Case Report
Rare Presentation of Spontaneous, Direct, Carotid Cavernous Fistula in Late Pregnancy: A Case Report
Nisha Agrawal*, Lalit Agarwal, Abhishek Anand and Archana Kumari
Corresponding Author: Dr. Nisha Agrawal, Taparia Eye Care Pvt. Ltd., Banjara Chowk, Biratnagar, Nepal
Received: May 25, 2019; Revised: August 06, 2019; Accepted: May 31, 2019
Citation: Agrawal N, Agarwal L, Anand A & Kumari A. (2019) Rare Presentation of Spontaneous, Direct, Carotid Cavernous Fistula in Late Pregnancy: A Case Report. Ophthalmol Clin Res, 2(2): 73-77.
Copyrights: ©2019 Agrawal N, Agarwal L, Anand A & Kumari A. This is an open-access article distributed under the terms of the Creative Commons Attribution License, which permits unrestricted use, distribution, and reproduction in any medium, provided the original author and source are credited.
Share :
  • 2516

    Views & Citations
  • 1516

    Likes & Shares

Purpose: To report a rare case of spontaneous, direct, Type A Carotid cavernous fistula in late pregnancy.

Observation: A 30 year old woman presented to us 1month postpartum, with right-sided headache, progressive axial proptosis, total external ophthalmoplegia and diminution of vision which started one day prior to term normal delivery. Magnetic Resonance Imaging (MRI) and Digital Subtraction Angiography (DSA) confirmed direct anomalous communication between the cavernous sinus and carotid artery system.

Conclusion: Carotid Cavernous Fistula (CCF) may be associated with life and vision threatening implications. Meticulous clinical and radiological evaluations are critical for accurate diagnosis of this challenging condition. Not all CCF undergo spontaneous resolution. Treatment modalities should be individualized depending upon the rate of flow, type of shunt and stage of pregnancy. A high index of suspicion is deemed necessary to prevent delayed and missed diagnosis.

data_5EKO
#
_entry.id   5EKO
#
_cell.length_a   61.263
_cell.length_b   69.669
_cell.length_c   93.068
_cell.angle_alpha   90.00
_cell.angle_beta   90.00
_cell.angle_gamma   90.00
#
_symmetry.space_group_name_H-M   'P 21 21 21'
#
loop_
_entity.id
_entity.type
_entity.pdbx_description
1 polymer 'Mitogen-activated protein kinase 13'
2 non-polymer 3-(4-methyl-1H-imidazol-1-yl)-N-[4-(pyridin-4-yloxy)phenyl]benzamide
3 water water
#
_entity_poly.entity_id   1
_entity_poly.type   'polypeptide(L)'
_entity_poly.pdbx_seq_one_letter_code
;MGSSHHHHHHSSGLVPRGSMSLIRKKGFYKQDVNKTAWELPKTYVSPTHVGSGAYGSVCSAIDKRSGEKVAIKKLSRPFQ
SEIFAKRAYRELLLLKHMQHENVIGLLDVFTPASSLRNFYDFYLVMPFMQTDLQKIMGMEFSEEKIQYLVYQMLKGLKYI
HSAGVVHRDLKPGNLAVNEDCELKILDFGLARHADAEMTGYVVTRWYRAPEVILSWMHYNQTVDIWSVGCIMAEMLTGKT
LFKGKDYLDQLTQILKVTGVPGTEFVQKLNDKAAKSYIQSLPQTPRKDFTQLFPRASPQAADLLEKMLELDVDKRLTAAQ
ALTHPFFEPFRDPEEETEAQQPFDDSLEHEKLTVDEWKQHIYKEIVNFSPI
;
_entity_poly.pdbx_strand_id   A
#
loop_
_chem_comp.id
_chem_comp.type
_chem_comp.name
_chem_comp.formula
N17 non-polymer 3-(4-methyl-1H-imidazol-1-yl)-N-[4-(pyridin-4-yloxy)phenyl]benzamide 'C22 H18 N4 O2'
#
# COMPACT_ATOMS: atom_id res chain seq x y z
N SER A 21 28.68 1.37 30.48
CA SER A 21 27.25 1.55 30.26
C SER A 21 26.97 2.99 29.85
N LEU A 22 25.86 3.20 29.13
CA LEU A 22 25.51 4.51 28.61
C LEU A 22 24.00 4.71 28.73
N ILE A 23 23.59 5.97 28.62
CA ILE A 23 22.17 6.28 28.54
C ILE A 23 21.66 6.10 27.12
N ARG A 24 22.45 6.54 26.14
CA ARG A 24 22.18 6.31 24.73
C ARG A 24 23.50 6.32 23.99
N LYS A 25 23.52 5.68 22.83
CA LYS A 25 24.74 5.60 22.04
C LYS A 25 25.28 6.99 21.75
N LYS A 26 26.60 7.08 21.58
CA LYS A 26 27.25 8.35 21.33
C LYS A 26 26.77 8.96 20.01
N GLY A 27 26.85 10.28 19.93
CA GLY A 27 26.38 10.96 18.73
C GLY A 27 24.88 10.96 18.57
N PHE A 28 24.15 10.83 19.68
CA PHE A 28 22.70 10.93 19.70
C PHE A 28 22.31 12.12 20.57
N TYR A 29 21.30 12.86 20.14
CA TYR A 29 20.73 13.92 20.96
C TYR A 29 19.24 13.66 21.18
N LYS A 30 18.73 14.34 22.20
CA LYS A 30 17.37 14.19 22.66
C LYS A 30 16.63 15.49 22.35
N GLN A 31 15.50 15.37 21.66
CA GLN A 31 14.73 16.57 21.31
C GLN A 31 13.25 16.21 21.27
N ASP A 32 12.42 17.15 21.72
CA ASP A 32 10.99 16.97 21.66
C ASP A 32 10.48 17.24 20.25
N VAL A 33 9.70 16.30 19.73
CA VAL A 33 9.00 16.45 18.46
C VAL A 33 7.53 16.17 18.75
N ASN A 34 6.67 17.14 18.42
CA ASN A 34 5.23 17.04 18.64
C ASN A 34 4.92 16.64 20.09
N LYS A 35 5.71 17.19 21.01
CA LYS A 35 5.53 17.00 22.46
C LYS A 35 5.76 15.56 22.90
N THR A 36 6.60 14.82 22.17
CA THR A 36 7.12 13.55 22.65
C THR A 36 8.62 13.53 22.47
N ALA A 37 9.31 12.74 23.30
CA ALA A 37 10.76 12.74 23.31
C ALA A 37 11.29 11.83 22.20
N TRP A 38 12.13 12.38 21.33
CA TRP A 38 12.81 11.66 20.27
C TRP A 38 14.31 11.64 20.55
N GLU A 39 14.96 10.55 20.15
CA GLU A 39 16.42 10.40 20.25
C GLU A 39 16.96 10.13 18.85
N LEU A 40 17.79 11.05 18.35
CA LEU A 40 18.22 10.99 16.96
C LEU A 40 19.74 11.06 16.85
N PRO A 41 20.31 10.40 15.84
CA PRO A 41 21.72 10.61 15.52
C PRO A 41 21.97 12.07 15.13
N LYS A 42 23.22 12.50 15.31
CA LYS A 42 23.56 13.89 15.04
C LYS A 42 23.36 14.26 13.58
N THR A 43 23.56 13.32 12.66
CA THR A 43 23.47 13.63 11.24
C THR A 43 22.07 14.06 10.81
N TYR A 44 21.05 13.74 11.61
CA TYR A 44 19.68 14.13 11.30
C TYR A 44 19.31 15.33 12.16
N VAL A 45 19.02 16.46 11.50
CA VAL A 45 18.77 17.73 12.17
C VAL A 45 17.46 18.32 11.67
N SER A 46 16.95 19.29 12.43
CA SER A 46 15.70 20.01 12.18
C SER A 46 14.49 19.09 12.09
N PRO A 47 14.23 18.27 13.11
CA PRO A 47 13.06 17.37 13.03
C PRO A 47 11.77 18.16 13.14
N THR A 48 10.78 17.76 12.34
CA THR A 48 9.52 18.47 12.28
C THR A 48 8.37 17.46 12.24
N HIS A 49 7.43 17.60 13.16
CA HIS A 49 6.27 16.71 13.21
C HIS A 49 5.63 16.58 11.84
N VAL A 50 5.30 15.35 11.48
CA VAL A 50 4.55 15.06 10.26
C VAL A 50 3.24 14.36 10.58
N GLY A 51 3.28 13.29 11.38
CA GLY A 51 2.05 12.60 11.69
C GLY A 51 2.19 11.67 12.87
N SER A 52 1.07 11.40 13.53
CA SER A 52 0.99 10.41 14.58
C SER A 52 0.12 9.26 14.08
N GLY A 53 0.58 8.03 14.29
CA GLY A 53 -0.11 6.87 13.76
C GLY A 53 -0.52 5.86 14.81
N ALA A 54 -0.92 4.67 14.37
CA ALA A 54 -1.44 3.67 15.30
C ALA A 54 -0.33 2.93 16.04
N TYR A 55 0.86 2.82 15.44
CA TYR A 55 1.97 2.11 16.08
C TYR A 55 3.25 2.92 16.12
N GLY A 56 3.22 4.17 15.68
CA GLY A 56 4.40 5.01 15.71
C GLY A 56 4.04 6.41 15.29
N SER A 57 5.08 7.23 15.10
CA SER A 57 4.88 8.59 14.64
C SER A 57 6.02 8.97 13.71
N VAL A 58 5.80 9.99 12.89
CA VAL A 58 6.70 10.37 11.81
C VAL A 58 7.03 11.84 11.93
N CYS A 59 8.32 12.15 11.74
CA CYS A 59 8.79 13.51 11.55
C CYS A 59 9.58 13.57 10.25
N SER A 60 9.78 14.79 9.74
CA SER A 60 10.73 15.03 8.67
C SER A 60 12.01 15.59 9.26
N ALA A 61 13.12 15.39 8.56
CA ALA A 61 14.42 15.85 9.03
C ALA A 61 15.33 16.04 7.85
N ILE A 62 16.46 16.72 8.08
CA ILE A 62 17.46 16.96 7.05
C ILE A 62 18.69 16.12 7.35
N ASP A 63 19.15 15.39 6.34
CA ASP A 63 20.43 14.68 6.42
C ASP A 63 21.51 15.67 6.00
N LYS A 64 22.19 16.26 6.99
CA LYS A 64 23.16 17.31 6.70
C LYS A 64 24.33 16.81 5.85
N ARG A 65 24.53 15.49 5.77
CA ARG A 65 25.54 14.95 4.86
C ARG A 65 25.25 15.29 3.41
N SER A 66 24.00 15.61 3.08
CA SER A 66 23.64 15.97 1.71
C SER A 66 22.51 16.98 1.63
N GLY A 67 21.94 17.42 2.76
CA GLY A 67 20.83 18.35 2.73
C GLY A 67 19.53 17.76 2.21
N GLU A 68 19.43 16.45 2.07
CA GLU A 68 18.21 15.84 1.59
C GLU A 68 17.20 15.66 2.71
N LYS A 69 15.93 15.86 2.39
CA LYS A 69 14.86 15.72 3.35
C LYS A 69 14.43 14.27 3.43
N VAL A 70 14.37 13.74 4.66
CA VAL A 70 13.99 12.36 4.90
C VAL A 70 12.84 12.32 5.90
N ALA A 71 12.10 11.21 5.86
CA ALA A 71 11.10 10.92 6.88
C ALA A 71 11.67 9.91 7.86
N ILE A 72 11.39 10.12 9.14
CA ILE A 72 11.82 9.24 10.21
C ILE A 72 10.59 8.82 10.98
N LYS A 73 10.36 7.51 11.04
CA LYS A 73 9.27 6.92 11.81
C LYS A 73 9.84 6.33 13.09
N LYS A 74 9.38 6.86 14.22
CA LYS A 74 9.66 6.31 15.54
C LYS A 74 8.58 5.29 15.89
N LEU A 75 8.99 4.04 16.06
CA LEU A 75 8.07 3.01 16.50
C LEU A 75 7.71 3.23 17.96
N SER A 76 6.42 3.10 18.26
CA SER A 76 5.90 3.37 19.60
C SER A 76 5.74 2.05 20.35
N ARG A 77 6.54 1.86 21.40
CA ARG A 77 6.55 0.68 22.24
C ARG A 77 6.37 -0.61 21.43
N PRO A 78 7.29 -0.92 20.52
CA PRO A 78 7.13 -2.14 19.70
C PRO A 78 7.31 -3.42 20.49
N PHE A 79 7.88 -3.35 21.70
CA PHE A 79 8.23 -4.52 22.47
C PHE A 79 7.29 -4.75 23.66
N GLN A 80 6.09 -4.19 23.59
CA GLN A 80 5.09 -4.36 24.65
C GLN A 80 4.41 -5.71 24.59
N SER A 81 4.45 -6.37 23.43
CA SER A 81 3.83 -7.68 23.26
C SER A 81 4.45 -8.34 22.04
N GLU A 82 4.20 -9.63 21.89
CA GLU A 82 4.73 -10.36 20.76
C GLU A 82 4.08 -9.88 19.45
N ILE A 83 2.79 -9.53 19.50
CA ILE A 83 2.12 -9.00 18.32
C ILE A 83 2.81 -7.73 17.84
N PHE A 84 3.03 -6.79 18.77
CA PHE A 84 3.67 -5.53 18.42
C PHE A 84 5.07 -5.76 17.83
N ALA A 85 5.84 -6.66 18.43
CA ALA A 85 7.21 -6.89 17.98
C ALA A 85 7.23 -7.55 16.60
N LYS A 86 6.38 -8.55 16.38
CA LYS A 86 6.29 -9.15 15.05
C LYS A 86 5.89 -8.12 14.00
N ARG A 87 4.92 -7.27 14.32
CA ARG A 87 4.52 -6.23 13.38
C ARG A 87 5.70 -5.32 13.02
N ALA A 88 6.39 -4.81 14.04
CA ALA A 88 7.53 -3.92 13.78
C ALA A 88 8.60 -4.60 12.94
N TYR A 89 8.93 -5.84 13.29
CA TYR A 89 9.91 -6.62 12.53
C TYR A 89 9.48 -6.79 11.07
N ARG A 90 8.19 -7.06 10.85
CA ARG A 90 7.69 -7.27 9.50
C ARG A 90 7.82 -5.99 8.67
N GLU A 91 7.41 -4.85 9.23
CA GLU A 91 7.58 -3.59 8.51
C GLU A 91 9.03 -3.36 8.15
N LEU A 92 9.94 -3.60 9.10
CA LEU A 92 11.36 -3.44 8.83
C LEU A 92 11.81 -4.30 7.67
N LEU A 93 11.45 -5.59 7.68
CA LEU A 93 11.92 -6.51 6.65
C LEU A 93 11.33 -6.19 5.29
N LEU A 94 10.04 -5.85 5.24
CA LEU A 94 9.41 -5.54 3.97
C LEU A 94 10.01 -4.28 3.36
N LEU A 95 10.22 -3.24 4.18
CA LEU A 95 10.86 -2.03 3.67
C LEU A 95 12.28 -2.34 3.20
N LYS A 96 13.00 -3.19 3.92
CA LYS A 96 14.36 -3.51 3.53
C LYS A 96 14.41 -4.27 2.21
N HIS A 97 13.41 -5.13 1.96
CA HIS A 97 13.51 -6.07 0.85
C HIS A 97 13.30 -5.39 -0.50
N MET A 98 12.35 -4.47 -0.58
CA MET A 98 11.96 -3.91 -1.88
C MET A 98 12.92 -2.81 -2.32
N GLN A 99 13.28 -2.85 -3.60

Keywords: Carotid cavernous fistula, Pregnancy, Direct, Proptosis, Diminution of vision, Chemosis


Abbreviations: MRI: Magnetic Resonance Imaging; DSA: Digital Subtraction Angiography; CCF: Carotid Cavernous Fistula; ICA: Internal Carotid Artery; ECA: External Carotid Artery; RE: Right Eye; LE: Left Eye


Anomalous communication between the carotid artery and cavernous sinus is known as carotico-cavernous fistula (CCF) [1]. Angiographically, they can be classified as direct; if the shunt is directly with the internal carotid artery (ICA) or indirect (dural) if the communication is with meningeal branches of ICA or external carotid artery (ECA) [2]. Pregnancy is a known precipitator of spontaneous CCF [3]. Haemodynamic and hormonal changes in pregnancy can lead to enlargement of aneurysm or devastating complications like cerebral hemorrhage [3-5]. Indirect CCF is a documented but rare condition in pregnancy comprising of limited number of reports in the literature [3,6,7]. A spontaneous Direct Type A Carotid Cavernous fistula is even rarer. We report such a case of angiographically confirmed direct CCF in a young female presenting with rapid onset proptosis in the peripartum period.